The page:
There are no words! There are no words which will fix the situation or take away your friends devastating grief. The most important thing you can do is to be there. Go to the visitation and the funeral. Your presence is the most important gift you can give your friend. Too often in difficult situations like this one, we find excuses why we can’t go. Mainly, we don’t want to go because it is difficult and we don’t know what to say or do.
Not too long ago, my nephew told me about some dear friends whose son had died from an overdose of drugs. When he went to the funeral home, he went up to Angie, the mother, and said, “Angie, I don’t know what to say. I am just so sorry.” Angie replied, “That is all you can say, Larry.” Then Larry said, “We hugged and cried.”
When I find myself in this situation, I often say (from the heart), “I can’t even imagine how much you must hurt (or how lonely you must feel or how devastated you must be).”
Avoid using language that implies the person who died by suicide was to blame. It is hurtful to say, “killed himself,” “ended his life,” or “took his life.” The emphasis should instead be focused on grieving the death of a special person.
When talking with your friend and the family of the deceased, don’t be afraid to talk about his death, just as you would normally talk about the death of any friend. Don’t be afraid to mention the loved one’s name and to recall pleasant memories you shared with the deceased.
The following is helpful advice from Hospice, and it applies to many situations, not just deaths by suicide.
Comments to avoid when comforting the bereaved:
- “I know how you feel.” One can never know how another may feel. You could, instead, ask your friend to tell you how he or she feels.
- “It’s part of God’s plan.” This phrase can make people angry and they often respond with, “What plan? Nobody told me about any plan.”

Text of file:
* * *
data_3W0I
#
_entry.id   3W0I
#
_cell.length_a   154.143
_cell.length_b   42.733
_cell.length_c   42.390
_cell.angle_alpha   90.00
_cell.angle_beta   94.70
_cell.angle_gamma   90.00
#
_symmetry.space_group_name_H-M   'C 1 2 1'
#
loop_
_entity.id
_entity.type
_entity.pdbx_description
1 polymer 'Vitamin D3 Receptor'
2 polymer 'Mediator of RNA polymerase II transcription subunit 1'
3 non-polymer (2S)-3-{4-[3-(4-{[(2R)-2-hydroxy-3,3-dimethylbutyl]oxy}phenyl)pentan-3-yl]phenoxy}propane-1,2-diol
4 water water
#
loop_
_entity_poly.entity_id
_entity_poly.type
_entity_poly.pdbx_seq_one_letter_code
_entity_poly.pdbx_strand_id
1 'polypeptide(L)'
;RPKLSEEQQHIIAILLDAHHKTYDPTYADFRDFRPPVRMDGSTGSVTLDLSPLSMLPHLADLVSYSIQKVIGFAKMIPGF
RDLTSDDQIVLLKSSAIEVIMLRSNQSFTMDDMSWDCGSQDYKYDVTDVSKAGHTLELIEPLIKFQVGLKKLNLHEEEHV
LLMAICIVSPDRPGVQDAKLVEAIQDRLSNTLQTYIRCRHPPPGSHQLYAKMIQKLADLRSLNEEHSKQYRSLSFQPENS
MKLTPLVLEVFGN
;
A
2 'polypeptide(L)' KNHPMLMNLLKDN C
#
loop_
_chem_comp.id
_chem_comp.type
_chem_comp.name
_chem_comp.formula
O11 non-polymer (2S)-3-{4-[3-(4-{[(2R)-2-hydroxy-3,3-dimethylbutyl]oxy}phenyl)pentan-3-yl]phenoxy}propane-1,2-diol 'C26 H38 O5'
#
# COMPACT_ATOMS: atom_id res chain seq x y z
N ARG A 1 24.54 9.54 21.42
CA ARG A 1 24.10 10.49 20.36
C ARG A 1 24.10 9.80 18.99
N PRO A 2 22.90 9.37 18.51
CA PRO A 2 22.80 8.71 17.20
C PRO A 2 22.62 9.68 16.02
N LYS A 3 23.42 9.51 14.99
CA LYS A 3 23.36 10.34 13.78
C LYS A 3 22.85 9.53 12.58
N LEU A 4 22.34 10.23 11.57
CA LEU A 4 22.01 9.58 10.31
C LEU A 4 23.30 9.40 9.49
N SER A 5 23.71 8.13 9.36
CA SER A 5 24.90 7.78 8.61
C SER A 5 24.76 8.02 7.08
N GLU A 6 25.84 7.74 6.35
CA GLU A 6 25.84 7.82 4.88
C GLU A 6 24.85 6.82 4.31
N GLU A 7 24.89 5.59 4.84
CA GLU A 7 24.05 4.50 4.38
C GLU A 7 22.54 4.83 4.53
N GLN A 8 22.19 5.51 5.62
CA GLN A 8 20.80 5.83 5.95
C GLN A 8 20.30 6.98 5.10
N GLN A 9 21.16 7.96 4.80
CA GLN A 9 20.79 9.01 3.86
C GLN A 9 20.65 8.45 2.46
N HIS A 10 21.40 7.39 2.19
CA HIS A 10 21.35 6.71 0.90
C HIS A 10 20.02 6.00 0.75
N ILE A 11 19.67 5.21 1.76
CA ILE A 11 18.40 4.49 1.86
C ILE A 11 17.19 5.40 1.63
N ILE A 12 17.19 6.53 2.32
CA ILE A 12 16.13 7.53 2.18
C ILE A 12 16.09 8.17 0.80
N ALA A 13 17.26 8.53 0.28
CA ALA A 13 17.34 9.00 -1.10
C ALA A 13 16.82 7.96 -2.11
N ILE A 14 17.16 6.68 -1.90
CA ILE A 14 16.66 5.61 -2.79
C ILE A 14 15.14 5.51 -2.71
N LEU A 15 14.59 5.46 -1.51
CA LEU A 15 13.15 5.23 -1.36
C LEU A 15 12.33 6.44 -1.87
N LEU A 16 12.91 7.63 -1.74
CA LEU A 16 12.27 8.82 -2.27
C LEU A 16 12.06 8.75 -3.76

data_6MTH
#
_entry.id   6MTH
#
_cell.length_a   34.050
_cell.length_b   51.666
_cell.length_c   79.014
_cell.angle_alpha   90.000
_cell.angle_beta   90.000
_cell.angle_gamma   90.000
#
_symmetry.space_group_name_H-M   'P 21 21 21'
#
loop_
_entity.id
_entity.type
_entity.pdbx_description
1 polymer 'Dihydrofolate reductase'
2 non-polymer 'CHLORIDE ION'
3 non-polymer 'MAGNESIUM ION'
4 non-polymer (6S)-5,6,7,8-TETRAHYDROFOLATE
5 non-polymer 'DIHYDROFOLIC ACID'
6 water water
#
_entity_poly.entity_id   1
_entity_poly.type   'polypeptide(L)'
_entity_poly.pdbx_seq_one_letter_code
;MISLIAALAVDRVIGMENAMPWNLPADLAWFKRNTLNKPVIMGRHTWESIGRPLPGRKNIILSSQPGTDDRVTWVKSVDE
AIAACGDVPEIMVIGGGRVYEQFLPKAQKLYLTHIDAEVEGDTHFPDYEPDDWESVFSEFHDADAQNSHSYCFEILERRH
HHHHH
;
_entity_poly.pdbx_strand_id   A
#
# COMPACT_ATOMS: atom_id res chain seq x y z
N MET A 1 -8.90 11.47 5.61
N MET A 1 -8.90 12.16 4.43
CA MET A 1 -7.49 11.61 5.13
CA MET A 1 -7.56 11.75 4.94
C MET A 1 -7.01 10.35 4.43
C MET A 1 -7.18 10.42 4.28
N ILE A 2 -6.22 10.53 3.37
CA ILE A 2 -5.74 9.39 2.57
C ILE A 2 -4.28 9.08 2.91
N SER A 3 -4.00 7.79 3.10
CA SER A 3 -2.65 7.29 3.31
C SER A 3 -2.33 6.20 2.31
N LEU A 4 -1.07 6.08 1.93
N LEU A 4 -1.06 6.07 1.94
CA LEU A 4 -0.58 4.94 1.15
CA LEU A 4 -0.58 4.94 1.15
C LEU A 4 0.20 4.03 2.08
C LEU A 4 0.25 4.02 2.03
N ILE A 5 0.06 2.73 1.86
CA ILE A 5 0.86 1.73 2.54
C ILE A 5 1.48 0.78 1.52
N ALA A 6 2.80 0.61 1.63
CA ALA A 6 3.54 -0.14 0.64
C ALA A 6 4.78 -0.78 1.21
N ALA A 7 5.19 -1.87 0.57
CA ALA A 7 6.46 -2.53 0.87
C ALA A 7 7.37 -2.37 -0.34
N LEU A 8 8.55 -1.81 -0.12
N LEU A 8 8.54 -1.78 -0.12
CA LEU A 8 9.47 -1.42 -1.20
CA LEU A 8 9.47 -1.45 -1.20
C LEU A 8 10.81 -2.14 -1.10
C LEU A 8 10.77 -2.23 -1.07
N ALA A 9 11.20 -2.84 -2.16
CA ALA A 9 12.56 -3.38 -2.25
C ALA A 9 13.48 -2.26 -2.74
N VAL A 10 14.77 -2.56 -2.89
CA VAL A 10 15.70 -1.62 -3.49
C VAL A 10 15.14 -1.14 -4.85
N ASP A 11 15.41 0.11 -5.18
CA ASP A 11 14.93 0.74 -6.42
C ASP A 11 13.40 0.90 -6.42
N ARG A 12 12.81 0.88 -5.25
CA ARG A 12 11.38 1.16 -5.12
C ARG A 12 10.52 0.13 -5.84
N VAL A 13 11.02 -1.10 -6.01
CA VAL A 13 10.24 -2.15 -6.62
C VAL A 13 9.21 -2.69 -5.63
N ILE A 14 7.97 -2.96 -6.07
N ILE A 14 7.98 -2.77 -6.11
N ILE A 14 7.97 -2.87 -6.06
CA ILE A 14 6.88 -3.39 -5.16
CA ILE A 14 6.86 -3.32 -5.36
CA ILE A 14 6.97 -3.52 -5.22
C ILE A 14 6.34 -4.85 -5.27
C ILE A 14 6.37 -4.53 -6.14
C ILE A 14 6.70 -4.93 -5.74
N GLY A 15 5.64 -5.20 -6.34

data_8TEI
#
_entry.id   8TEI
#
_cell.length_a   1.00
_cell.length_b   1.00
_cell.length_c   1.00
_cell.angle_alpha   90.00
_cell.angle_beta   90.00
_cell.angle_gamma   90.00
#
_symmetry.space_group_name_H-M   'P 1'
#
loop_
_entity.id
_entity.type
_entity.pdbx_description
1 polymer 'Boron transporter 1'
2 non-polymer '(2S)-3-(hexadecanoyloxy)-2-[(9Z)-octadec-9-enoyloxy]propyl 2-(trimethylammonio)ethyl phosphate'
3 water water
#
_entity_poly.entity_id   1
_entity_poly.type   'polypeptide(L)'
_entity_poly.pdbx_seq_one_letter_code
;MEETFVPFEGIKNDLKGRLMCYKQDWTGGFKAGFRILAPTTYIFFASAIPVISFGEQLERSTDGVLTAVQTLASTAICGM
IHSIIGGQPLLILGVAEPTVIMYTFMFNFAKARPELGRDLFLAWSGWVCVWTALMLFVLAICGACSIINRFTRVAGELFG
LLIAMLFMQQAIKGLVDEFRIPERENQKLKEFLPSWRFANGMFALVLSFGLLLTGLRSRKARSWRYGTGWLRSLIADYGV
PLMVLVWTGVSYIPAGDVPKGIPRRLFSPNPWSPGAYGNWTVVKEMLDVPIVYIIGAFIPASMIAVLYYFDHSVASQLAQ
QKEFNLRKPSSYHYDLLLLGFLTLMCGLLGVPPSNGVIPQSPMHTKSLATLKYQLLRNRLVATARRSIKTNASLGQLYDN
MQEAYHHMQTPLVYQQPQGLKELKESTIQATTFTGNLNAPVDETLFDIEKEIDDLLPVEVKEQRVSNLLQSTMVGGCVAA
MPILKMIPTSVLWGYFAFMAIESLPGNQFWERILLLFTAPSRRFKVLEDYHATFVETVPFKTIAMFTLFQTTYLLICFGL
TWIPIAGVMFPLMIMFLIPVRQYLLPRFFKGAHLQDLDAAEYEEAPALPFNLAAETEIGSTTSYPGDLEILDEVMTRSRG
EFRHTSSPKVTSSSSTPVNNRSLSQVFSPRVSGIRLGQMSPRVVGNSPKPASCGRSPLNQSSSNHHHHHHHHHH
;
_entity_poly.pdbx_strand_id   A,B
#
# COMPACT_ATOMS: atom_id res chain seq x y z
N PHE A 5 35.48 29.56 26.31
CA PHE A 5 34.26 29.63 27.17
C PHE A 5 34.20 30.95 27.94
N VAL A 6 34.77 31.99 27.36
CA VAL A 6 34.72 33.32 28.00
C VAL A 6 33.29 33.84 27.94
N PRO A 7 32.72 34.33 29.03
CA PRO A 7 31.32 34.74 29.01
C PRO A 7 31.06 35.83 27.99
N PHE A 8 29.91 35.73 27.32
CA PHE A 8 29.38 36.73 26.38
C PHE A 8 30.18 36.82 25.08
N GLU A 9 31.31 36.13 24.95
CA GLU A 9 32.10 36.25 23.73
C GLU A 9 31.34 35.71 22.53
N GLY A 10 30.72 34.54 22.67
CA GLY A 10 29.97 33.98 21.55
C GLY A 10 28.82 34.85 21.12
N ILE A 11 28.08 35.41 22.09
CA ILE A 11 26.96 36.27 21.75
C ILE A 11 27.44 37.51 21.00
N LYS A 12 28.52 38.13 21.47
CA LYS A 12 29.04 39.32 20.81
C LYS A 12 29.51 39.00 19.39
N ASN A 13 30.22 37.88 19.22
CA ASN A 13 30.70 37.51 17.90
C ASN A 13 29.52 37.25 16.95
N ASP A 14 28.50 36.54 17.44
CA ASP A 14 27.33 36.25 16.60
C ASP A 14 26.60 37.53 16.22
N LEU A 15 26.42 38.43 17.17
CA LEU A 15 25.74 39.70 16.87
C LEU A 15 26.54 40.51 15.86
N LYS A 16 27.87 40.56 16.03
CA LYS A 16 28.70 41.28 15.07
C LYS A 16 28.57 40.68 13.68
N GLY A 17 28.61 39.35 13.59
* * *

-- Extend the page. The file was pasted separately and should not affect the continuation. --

- “Look at what you have to be thankful for.” They know they have things to be thankful for, but right now they are not important.
- “He’s in a better place now.” The bereaved may or may not believe this. Keep your beliefs to yourself unless asked.
- “This is behind you now; it’s time to get on with your life.” Sometimes the bereaved are resistant to getting on with life because they feel this means “forgetting” their loved one. In addition, moving on is easier said than done. Grief has a mind of its own and works at its own pace.
- Statements that begin with “You should” or “You will.” These statements are too directive. Instead you could begin your comments with: “Have you thought about. . .” or “You might. . .
Listen to the podcast, What to say in a funeral line, for more advice on this topic.
For wise words about caring for the bereaved, let us consider the author James R. Kok. Kok was director of pastoral care at the Crystal Cathedral in Garden Grove, California. He is the author of the book 90% of Caring is Just Showing Up, and writes, “The Christian community should hold the franchise on Christ-like-care giving, but this is a task universally avoided. Jesus died for us. We die for others when we vacate our comfort zones, the places where we are in control, and stand closer to the heartbroken. We may feel helpless, weak and tongue-tied, but we will know that we are partners in doing the right thing. Just be there!”